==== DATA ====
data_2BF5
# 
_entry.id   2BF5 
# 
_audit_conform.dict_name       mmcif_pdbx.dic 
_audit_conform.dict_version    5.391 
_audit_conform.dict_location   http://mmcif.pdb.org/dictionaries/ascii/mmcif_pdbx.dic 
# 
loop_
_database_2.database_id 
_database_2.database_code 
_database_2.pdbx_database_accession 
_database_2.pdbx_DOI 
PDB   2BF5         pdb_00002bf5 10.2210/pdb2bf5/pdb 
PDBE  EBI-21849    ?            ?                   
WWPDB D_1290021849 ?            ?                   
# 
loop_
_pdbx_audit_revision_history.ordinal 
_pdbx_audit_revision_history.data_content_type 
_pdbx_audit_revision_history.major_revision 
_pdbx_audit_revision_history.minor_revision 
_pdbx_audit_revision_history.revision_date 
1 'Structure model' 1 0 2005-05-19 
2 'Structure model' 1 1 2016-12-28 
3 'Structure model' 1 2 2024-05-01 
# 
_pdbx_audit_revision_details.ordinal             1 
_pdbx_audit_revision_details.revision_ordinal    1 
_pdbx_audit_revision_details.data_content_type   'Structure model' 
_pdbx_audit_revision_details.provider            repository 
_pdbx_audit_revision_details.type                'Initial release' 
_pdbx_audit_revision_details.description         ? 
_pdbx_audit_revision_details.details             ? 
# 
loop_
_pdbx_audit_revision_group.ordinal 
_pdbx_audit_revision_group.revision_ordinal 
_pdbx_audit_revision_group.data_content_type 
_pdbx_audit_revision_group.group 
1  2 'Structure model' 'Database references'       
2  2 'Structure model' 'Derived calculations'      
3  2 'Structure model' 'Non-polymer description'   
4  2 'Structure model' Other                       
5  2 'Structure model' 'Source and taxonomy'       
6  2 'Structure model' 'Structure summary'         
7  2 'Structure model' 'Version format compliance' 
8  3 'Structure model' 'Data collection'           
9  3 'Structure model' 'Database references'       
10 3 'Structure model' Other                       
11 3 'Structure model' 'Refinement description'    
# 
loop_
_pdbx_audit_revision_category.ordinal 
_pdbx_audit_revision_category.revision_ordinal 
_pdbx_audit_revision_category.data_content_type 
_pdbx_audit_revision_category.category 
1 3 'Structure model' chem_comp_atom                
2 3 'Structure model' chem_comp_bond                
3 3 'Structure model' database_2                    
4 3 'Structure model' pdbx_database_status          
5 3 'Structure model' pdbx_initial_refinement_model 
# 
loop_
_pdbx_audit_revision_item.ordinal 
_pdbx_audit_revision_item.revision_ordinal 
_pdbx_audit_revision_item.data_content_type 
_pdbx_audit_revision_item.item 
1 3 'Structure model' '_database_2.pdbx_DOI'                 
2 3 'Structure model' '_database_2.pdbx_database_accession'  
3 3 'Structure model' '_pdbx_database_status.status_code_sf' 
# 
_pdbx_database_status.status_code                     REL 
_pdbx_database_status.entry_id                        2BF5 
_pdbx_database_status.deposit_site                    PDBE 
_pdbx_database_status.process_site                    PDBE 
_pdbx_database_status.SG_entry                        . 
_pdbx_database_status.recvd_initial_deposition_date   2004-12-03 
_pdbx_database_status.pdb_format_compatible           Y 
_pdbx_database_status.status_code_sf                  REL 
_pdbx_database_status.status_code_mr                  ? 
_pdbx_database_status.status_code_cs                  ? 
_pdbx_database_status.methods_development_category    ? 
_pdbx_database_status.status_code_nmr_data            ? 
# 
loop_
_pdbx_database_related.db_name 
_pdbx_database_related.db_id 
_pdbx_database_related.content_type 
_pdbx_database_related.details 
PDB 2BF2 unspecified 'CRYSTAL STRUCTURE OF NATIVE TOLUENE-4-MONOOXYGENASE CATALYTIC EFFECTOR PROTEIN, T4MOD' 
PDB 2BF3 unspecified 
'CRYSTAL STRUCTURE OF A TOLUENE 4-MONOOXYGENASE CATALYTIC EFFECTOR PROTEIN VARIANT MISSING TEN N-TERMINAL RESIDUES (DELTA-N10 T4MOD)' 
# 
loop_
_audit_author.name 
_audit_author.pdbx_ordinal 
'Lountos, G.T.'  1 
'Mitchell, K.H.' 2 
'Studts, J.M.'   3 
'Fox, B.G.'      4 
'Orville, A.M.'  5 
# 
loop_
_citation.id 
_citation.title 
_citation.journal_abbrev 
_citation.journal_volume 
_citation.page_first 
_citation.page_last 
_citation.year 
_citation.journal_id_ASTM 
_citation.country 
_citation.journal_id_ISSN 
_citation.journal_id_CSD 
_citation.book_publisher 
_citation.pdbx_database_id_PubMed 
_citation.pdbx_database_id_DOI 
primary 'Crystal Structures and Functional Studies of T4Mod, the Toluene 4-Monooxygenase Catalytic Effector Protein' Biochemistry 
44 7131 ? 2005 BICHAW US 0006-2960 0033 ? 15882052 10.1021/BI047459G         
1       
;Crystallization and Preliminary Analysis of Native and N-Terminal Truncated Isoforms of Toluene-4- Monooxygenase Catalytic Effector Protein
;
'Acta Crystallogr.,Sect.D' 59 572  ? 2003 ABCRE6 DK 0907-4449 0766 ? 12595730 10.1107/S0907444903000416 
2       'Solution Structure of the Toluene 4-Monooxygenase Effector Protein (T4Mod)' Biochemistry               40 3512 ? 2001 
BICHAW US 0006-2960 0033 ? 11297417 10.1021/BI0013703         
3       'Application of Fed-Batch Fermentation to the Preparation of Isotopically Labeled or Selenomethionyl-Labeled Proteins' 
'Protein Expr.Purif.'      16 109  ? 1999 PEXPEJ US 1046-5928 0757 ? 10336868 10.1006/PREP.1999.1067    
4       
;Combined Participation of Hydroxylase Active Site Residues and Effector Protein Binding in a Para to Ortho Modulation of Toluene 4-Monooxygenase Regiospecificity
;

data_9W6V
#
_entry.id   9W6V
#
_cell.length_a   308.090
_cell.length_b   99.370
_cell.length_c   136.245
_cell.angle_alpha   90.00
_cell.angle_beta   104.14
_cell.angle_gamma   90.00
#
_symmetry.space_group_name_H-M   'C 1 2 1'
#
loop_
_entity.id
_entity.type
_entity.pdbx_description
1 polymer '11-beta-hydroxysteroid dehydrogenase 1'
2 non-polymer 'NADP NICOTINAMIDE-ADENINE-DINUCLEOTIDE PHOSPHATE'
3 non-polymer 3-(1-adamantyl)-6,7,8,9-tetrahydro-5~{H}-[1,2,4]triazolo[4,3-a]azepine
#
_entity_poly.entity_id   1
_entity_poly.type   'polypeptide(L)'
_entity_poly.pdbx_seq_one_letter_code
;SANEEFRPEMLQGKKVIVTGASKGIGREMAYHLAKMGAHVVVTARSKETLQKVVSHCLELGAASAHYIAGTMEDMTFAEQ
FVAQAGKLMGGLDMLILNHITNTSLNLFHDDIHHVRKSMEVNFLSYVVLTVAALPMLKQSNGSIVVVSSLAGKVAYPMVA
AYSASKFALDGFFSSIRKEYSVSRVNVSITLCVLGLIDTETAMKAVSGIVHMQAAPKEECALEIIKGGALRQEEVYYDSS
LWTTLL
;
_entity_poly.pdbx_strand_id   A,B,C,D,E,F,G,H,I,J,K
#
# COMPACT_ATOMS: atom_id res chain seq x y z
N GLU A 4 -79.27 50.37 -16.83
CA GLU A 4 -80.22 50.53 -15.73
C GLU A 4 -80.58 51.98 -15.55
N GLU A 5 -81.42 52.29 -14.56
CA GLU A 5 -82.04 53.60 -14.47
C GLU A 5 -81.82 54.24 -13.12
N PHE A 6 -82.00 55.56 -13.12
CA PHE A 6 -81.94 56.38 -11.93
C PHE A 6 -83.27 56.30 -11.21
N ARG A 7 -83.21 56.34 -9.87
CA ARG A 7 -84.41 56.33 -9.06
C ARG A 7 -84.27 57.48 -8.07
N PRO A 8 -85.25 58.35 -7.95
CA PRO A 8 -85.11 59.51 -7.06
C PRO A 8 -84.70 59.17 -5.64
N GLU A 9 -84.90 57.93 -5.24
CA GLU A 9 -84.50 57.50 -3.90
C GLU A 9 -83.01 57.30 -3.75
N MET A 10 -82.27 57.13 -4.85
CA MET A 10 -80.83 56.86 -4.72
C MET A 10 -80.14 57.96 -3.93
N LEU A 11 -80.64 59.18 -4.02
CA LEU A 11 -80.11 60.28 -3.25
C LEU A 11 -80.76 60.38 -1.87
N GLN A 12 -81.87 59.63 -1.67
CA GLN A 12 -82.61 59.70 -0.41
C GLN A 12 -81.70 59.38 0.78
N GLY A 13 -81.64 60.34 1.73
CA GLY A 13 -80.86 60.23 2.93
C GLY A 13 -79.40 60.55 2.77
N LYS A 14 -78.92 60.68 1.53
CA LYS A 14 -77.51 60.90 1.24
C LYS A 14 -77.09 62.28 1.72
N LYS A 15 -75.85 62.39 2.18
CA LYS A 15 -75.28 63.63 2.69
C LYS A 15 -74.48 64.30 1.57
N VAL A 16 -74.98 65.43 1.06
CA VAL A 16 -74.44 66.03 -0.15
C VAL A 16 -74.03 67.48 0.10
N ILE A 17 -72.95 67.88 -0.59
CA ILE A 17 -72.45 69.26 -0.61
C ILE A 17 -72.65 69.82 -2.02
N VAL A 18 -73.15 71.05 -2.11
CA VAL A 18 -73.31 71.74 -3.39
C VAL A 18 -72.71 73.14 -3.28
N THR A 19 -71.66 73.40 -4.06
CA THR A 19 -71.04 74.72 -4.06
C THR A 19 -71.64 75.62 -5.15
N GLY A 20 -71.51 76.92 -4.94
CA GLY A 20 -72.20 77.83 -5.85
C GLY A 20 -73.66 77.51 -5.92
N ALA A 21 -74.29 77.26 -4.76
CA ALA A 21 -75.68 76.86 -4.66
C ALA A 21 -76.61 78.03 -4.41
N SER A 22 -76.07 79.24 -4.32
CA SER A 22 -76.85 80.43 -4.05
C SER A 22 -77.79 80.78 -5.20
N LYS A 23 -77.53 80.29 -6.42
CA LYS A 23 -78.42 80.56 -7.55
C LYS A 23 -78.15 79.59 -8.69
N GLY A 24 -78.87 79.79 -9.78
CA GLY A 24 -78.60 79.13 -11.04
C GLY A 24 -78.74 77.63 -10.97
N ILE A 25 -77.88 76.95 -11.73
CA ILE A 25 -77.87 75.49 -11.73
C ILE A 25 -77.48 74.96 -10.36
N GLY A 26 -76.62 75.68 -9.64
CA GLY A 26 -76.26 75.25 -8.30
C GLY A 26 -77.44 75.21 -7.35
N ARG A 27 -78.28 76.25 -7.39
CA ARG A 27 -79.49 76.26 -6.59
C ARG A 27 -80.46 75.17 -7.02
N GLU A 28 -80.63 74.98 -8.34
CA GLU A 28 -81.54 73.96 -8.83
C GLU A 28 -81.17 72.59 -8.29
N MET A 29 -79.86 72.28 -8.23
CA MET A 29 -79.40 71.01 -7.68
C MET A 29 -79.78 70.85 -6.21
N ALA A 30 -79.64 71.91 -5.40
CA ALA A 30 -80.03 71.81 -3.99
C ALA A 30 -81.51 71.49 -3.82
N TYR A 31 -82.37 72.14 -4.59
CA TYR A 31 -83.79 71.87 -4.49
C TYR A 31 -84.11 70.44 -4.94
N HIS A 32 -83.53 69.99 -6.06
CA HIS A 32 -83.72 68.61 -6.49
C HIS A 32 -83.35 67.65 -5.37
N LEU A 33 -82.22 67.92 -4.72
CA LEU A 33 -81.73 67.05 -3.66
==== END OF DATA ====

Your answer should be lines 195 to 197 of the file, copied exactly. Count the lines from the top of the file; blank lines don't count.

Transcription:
CA LYS A 14 -77.51 60.90 1.24
C LYS A 14 -77.09 62.28 1.72
N LYS A 15 -75.85 62.39 2.18